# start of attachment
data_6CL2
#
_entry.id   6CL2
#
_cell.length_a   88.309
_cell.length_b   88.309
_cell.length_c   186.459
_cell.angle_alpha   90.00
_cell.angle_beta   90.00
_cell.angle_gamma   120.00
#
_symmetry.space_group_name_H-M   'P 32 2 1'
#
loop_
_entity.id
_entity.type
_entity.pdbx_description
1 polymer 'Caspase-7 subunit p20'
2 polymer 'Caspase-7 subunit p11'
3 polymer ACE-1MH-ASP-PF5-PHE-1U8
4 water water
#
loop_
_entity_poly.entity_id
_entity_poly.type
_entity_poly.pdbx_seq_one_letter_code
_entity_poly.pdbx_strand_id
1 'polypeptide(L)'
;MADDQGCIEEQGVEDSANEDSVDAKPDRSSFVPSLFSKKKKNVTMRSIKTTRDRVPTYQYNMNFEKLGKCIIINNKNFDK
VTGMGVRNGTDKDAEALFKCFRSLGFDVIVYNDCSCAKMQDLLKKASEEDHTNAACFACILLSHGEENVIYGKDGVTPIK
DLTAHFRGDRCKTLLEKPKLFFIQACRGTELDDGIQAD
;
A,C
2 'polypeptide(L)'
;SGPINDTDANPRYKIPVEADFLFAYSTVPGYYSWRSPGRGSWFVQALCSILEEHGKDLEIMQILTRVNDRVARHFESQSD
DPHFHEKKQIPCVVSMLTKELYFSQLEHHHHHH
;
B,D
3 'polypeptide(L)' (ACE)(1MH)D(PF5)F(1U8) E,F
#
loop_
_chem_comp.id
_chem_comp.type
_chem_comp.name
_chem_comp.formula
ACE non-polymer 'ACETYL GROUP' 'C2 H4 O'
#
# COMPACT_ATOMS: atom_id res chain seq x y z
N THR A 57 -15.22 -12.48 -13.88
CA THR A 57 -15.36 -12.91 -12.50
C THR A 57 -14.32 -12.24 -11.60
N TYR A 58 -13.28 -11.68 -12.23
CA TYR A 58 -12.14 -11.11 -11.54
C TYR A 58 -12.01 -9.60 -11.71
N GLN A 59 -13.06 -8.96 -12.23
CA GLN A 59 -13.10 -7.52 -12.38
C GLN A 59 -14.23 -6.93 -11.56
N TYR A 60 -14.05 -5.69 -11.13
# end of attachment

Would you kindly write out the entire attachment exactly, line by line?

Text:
data_6CL2
#
_entry.id   6CL2
#
_cell.length_a   88.309
_cell.length_b   88.309
_cell.length_c   186.459
_cell.angle_alpha   90.00
_cell.angle_beta   90.00
_cell.angle_gamma   120.00
#
_symmetry.space_group_name_H-M   'P 32 2 1'
#
loop_
_entity.id
_entity.type
_entity.pdbx_description
1 polymer 'Caspase-7 subunit p20'
2 polymer 'Caspase-7 subunit p11'
3 polymer ACE-1MH-ASP-PF5-PHE-1U8
4 water water
#
loop_
_entity_poly.entity_id
_entity_poly.type
_entity_poly.pdbx_seq_one_letter_code
_entity_poly.pdbx_strand_id
1 'polypeptide(L)'
;MADDQGCIEEQGVEDSANEDSVDAKPDRSSFVPSLFSKKKKNVTMRSIKTTRDRVPTYQYNMNFEKLGKCIIINNKNFDK
VTGMGVRNGTDKDAEALFKCFRSLGFDVIVYNDCSCAKMQDLLKKASEEDHTNAACFACILLSHGEENVIYGKDGVTPIK
DLTAHFRGDRCKTLLEKPKLFFIQACRGTELDDGIQAD
;
A,C
2 'polypeptide(L)'
;SGPINDTDANPRYKIPVEADFLFAYSTVPGYYSWRSPGRGSWFVQALCSILEEHGKDLEIMQILTRVNDRVARHFESQSD
DPHFHEKKQIPCVVSMLTKELYFSQLEHHHHHH
;
B,D
3 'polypeptide(L)' (ACE)(1MH)D(PF5)F(1U8) E,F
#
loop_
_chem_comp.id
_chem_comp.type
_chem_comp.name
_chem_comp.formula
ACE non-polymer 'ACETYL GROUP' 'C2 H4 O'
#
# COMPACT_ATOMS: atom_id res chain seq x y z
N THR A 57 -15.22 -12.48 -13.88
CA THR A 57 -15.36 -12.91 -12.50
C THR A 57 -14.32 -12.24 -11.60
N TYR A 58 -13.28 -11.68 -12.23
CA TYR A 58 -12.14 -11.11 -11.54
C TYR A 58 -12.01 -9.60 -11.71
N GLN A 59 -13.06 -8.96 -12.23
CA GLN A 59 -13.10 -7.52 -12.38
C GLN A 59 -14.23 -6.93 -11.56
N TYR A 60 -14.05 -5.69 -11.13